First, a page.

Wittgenstein's duck-rabbit

I shall call the following figure the duck-rabbit. It can be seen as a rabbit's head or as a duck's. And I must distinguish between the 'continuous seeing' of an aspect and the 'dawning' of an aspect. The picture might have been shown me, and I never have seen anything but a rabbit in it.
Here it is useful to introduce the idea of a picture-object.

For instance would be a 'picture-face'.
In some respects I stand towards it as I do towards a human face.I can study its expression, can react to it as to the expression of the human face. A child can talk to picture-men or picture-animals, can treat them as it treats dolls.
I may, then, have seen the duck-rabbit simply as a picture-rabbit from the first. That is to say, if asked "What's that?" or "What do you see here?" I should have replied: "A picture-rabbit". If I had further been asked what that was, I should have explained by pointing to all sorts of pictures of rabbits, should perhaps have pointed to real rabbits, talked about their habits, or given an imitation of them.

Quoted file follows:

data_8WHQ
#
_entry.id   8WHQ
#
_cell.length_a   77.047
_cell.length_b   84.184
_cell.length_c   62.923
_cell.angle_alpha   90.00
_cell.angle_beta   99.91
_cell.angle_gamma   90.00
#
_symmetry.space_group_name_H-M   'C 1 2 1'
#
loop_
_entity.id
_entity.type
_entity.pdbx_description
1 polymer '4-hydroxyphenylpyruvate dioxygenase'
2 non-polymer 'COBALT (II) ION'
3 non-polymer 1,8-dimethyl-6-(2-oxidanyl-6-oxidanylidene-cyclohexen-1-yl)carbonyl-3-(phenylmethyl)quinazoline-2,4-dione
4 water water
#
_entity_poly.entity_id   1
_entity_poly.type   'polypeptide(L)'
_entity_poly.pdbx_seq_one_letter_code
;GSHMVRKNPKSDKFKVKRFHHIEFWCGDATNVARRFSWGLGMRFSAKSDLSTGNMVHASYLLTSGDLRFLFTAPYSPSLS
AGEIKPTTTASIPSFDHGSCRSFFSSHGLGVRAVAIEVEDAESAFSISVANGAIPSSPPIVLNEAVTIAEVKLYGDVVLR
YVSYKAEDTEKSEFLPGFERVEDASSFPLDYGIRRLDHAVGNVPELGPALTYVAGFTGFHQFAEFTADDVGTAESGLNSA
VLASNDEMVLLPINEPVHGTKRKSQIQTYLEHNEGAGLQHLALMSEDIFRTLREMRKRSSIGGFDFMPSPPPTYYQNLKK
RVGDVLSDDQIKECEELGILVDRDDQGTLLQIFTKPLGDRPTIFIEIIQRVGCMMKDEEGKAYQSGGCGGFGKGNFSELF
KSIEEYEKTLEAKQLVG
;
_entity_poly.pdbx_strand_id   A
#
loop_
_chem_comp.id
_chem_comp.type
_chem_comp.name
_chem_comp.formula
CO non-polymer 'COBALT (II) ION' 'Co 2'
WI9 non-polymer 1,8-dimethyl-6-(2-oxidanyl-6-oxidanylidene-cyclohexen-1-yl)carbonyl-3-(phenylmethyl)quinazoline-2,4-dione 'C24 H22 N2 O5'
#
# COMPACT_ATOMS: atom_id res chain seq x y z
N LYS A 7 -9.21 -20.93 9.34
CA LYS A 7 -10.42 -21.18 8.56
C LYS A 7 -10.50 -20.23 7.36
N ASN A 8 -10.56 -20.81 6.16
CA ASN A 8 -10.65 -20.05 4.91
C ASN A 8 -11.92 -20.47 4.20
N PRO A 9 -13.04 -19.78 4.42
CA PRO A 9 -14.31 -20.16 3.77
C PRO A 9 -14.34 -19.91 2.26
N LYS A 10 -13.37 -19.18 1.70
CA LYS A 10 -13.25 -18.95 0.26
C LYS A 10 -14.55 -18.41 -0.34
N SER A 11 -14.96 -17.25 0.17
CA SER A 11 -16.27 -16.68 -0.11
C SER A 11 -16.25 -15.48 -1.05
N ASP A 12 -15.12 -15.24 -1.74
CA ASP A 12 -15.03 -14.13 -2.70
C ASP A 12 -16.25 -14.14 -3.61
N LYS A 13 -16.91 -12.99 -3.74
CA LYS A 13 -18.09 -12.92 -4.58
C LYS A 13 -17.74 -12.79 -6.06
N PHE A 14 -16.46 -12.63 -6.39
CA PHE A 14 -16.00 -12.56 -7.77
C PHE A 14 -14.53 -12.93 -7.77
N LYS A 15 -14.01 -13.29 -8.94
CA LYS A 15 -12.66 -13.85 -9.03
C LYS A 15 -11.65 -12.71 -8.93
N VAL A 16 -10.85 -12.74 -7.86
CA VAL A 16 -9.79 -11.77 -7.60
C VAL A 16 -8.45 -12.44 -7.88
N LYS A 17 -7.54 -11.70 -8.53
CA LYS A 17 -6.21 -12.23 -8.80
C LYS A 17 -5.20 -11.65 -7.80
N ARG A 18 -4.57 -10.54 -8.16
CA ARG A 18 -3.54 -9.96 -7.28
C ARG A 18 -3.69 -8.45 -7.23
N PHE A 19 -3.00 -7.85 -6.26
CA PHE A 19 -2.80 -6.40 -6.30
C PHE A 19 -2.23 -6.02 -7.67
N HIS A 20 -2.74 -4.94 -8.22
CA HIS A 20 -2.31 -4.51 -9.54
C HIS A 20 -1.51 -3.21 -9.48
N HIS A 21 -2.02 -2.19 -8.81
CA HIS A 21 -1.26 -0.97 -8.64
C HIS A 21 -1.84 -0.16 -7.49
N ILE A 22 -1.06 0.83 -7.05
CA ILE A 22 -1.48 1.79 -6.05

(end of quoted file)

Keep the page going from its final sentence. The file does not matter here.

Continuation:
Imagine the duck-rabbit hidden in a tangle of lines. Now I suddenly notice it in the picture, and notice it simply as the head of a rabbit. At some later time I look at the same picture and notice the same figure, but see it as the duck, without necessarily realizing that it was the same figure both times.—If I later see the aspect change—can I say that the duck and rabbit aspects are now seen quite differently from when I recognized them separately in the tangle of lines? No.

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